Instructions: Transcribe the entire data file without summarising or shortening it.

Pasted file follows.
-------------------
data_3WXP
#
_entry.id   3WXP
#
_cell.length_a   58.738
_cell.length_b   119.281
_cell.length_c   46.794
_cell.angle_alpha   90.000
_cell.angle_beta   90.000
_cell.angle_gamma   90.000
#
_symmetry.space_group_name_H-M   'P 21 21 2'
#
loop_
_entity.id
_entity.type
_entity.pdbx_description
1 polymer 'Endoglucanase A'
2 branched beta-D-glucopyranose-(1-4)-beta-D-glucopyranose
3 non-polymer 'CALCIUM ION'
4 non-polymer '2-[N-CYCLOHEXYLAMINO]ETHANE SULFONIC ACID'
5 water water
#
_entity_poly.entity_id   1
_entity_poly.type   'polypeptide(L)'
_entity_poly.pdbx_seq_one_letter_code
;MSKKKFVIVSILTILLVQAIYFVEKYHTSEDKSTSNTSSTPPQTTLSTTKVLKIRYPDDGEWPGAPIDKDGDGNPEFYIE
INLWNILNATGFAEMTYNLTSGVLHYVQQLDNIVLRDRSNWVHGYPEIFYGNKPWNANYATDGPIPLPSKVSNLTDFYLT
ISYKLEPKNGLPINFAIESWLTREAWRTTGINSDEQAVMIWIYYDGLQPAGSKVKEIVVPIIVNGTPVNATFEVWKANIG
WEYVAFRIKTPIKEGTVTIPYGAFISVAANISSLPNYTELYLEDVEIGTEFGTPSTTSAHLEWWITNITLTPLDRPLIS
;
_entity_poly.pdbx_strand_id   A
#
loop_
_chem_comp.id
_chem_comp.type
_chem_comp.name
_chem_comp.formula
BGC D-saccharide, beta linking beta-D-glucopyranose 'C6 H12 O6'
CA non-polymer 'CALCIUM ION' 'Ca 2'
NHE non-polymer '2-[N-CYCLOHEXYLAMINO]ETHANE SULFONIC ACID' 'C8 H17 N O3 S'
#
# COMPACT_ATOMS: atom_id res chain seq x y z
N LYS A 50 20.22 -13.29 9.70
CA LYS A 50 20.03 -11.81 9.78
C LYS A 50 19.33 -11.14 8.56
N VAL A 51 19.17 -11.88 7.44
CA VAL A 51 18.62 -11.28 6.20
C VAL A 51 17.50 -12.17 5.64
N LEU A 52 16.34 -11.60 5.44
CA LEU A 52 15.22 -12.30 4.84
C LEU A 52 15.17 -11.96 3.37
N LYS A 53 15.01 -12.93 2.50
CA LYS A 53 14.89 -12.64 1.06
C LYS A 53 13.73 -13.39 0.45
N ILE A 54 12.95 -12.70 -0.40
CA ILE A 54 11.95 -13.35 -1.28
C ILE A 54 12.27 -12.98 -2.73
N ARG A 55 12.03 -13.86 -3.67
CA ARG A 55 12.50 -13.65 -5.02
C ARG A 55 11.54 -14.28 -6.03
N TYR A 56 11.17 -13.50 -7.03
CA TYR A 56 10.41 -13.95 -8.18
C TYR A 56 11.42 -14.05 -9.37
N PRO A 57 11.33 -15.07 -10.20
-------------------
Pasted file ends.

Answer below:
data_3WXP
#
_entry.id   3WXP
#
_cell.length_a   58.738
_cell.length_b   119.281
_cell.length_c   46.794
_cell.angle_alpha   90.000
_cell.angle_beta   90.000
_cell.angle_gamma   90.000
#
_symmetry.space_group_name_H-M   'P 21 21 2'
#
loop_
_entity.id
_entity.type
_entity.pdbx_description
1 polymer 'Endoglucanase A'
2 branched beta-D-glucopyranose-(1-4)-beta-D-glucopyranose
3 non-polymer 'CALCIUM ION'
4 non-polymer '2-[N-CYCLOHEXYLAMINO]ETHANE SULFONIC ACID'
5 water water
#
_entity_poly.entity_id   1
_entity_poly.type   'polypeptide(L)'
_entity_poly.pdbx_seq_one_letter_code
;MSKKKFVIVSILTILLVQAIYFVEKYHTSEDKSTSNTSSTPPQTTLSTTKVLKIRYPDDGEWPGAPIDKDGDGNPEFYIE
INLWNILNATGFAEMTYNLTSGVLHYVQQLDNIVLRDRSNWVHGYPEIFYGNKPWNANYATDGPIPLPSKVSNLTDFYLT
ISYKLEPKNGLPINFAIESWLTREAWRTTGINSDEQAVMIWIYYDGLQPAGSKVKEIVVPIIVNGTPVNATFEVWKANIG
WEYVAFRIKTPIKEGTVTIPYGAFISVAANISSLPNYTELYLEDVEIGTEFGTPSTTSAHLEWWITNITLTPLDRPLIS
;
_entity_poly.pdbx_strand_id   A
#
loop_
_chem_comp.id
_chem_comp.type
_chem_comp.name
_chem_comp.formula
BGC D-saccharide, beta linking beta-D-glucopyranose 'C6 H12 O6'
CA non-polymer 'CALCIUM ION' 'Ca 2'
NHE non-polymer '2-[N-CYCLOHEXYLAMINO]ETHANE SULFONIC ACID' 'C8 H17 N O3 S'
#
# COMPACT_ATOMS: atom_id res chain seq x y z
N LYS A 50 20.22 -13.29 9.70
CA LYS A 50 20.03 -11.81 9.78
C LYS A 50 19.33 -11.14 8.56
N VAL A 51 19.17 -11.88 7.44
CA VAL A 51 18.62 -11.28 6.20
C VAL A 51 17.50 -12.17 5.64
N LEU A 52 16.34 -11.60 5.44
CA LEU A 52 15.22 -12.30 4.84
C LEU A 52 15.17 -11.96 3.37
N LYS A 53 15.01 -12.93 2.50
CA LYS A 53 14.89 -12.64 1.06
C LYS A 53 13.73 -13.39 0.45
N ILE A 54 12.95 -12.70 -0.40
CA ILE A 54 11.95 -13.35 -1.28
C ILE A 54 12.27 -12.98 -2.73
N ARG A 55 12.03 -13.86 -3.67
CA ARG A 55 12.50 -13.65 -5.02
C ARG A 55 11.54 -14.28 -6.03
N TYR A 56 11.17 -13.50 -7.03
CA TYR A 56 10.41 -13.95 -8.18
C TYR A 56 11.42 -14.05 -9.37
N PRO A 57 11.33 -15.07 -10.20